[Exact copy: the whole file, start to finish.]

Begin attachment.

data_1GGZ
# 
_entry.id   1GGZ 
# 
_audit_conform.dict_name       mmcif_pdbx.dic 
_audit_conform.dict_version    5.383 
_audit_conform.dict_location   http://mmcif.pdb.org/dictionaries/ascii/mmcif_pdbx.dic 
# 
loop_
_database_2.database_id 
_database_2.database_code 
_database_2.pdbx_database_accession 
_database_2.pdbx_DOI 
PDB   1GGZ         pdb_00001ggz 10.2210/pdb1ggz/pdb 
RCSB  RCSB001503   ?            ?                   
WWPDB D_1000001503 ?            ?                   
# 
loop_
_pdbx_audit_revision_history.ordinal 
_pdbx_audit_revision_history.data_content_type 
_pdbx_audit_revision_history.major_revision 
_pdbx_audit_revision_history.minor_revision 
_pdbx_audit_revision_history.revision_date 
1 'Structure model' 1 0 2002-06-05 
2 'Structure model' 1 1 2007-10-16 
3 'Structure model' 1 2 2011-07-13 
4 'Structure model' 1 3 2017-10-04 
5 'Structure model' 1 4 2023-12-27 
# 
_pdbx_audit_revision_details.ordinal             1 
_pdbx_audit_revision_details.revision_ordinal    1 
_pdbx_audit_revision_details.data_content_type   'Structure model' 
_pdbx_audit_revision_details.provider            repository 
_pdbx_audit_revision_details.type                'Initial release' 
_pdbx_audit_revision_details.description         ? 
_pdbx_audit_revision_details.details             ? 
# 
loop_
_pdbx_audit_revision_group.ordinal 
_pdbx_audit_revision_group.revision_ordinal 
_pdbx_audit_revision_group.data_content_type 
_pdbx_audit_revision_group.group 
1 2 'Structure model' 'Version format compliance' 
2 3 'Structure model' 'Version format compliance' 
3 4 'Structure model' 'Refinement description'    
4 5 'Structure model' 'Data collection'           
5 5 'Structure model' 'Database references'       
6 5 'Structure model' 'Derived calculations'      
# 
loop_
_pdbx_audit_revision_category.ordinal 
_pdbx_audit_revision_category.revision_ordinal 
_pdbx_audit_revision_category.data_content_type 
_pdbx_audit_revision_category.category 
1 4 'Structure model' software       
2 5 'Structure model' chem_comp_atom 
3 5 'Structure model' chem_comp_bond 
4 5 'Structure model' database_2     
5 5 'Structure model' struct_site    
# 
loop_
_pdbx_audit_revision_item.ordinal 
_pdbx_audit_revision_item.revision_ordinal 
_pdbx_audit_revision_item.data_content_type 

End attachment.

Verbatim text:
data_1GGZ
# 
_entry.id   1GGZ 
# 
_audit_conform.dict_name       mmcif_pdbx.dic 
_audit_conform.dict_version    5.383 
_audit_conform.dict_location   http://mmcif.pdb.org/dictionaries/ascii/mmcif_pdbx.dic 
# 
loop_
_database_2.database_id 
_database_2.database_code 
_database_2.pdbx_database_accession 
_database_2.pdbx_DOI 
PDB   1GGZ         pdb_00001ggz 10.2210/pdb1ggz/pdb 
RCSB  RCSB001503   ?            ?                   
WWPDB D_1000001503 ?            ?                   
# 
loop_
_pdbx_audit_revision_history.ordinal 
_pdbx_audit_revision_history.data_content_type 
_pdbx_audit_revision_history.major_revision 
_pdbx_audit_revision_history.minor_revision 
_pdbx_audit_revision_history.revision_date 
1 'Structure model' 1 0 2002-06-05 
2 'Structure model' 1 1 2007-10-16 
3 'Structure model' 1 2 2011-07-13 
4 'Structure model' 1 3 2017-10-04 
5 'Structure model' 1 4 2023-12-27 
# 
_pdbx_audit_revision_details.ordinal             1 
_pdbx_audit_revision_details.revision_ordinal    1 
_pdbx_audit_revision_details.data_content_type   'Structure model' 
_pdbx_audit_revision_details.provider            repository 
_pdbx_audit_revision_details.type                'Initial release' 
_pdbx_audit_revision_details.description         ? 
_pdbx_audit_revision_details.details             ? 
# 
loop_
_pdbx_audit_revision_group.ordinal 
_pdbx_audit_revision_group.revision_ordinal 
_pdbx_audit_revision_group.data_content_type 
_pdbx_audit_revision_group.group 
1 2 'Structure model' 'Version format compliance' 
2 3 'Structure model' 'Version format compliance' 
3 4 'Structure model' 'Refinement description'    
4 5 'Structure model' 'Data collection'           
5 5 'Structure model' 'Database references'       
6 5 'Structure model' 'Derived calculations'      
# 
loop_
_pdbx_audit_revision_category.ordinal 
_pdbx_audit_revision_category.revision_ordinal 
_pdbx_audit_revision_category.data_content_type 
_pdbx_audit_revision_category.category 
1 4 'Structure model' software       
2 5 'Structure model' chem_comp_atom 
3 5 'Structure model' chem_comp_bond 
4 5 'Structure model' database_2     
5 5 'Structure model' struct_site    
# 
loop_
_pdbx_audit_revision_item.ordinal 
_pdbx_audit_revision_item.revision_ordinal 
_pdbx_audit_revision_item.data_content_type 